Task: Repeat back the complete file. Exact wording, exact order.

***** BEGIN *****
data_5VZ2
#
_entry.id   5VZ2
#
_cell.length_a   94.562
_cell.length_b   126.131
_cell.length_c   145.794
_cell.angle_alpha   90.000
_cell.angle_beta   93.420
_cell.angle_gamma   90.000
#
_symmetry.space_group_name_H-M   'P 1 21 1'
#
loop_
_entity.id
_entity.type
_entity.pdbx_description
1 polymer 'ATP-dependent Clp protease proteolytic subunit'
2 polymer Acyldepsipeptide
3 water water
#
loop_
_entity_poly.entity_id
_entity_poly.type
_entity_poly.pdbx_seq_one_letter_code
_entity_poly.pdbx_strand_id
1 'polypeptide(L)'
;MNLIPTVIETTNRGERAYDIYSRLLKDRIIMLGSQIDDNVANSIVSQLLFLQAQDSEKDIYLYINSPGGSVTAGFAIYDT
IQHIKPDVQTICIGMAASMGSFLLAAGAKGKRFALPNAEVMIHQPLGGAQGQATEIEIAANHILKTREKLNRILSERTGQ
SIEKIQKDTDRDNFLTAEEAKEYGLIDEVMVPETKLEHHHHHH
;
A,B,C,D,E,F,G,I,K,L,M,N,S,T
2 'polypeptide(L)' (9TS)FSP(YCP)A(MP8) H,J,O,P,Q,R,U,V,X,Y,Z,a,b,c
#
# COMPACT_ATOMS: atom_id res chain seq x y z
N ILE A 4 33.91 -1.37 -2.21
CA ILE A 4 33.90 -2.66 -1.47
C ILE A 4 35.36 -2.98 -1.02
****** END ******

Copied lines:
data_5VZ2
#
_entry.id   5VZ2
#
_cell.length_a   94.562
_cell.length_b   126.131
_cell.length_c   145.794
_cell.angle_alpha   90.000
_cell.angle_beta   93.420
_cell.angle_gamma   90.000
#
_symmetry.space_group_name_H-M   'P 1 21 1'
#
loop_
_entity.id
_entity.type
_entity.pdbx_description
1 polymer 'ATP-dependent Clp protease proteolytic subunit'
2 polymer Acyldepsipeptide
3 water water
#
loop_
_entity_poly.entity_id
_entity_poly.type
_entity_poly.pdbx_seq_one_letter_code
_entity_poly.pdbx_strand_id
1 'polypeptide(L)'
;MNLIPTVIETTNRGERAYDIYSRLLKDRIIMLGSQIDDNVANSIVSQLLFLQAQDSEKDIYLYINSPGGSVTAGFAIYDT
IQHIKPDVQTICIGMAASMGSFLLAAGAKGKRFALPNAEVMIHQPLGGAQGQATEIEIAANHILKTREKLNRILSERTGQ
SIEKIQKDTDRDNFLTAEEAKEYGLIDEVMVPETKLEHHHHHH
;
A,B,C,D,E,F,G,I,K,L,M,N,S,T
2 'polypeptide(L)' (9TS)FSP(YCP)A(MP8) H,J,O,P,Q,R,U,V,X,Y,Z,a,b,c
#
# COMPACT_ATOMS: atom_id res chain seq x y z
N ILE A 4 33.91 -1.37 -2.21
CA ILE A 4 33.90 -2.66 -1.47
C ILE A 4 35.36 -2.98 -1.02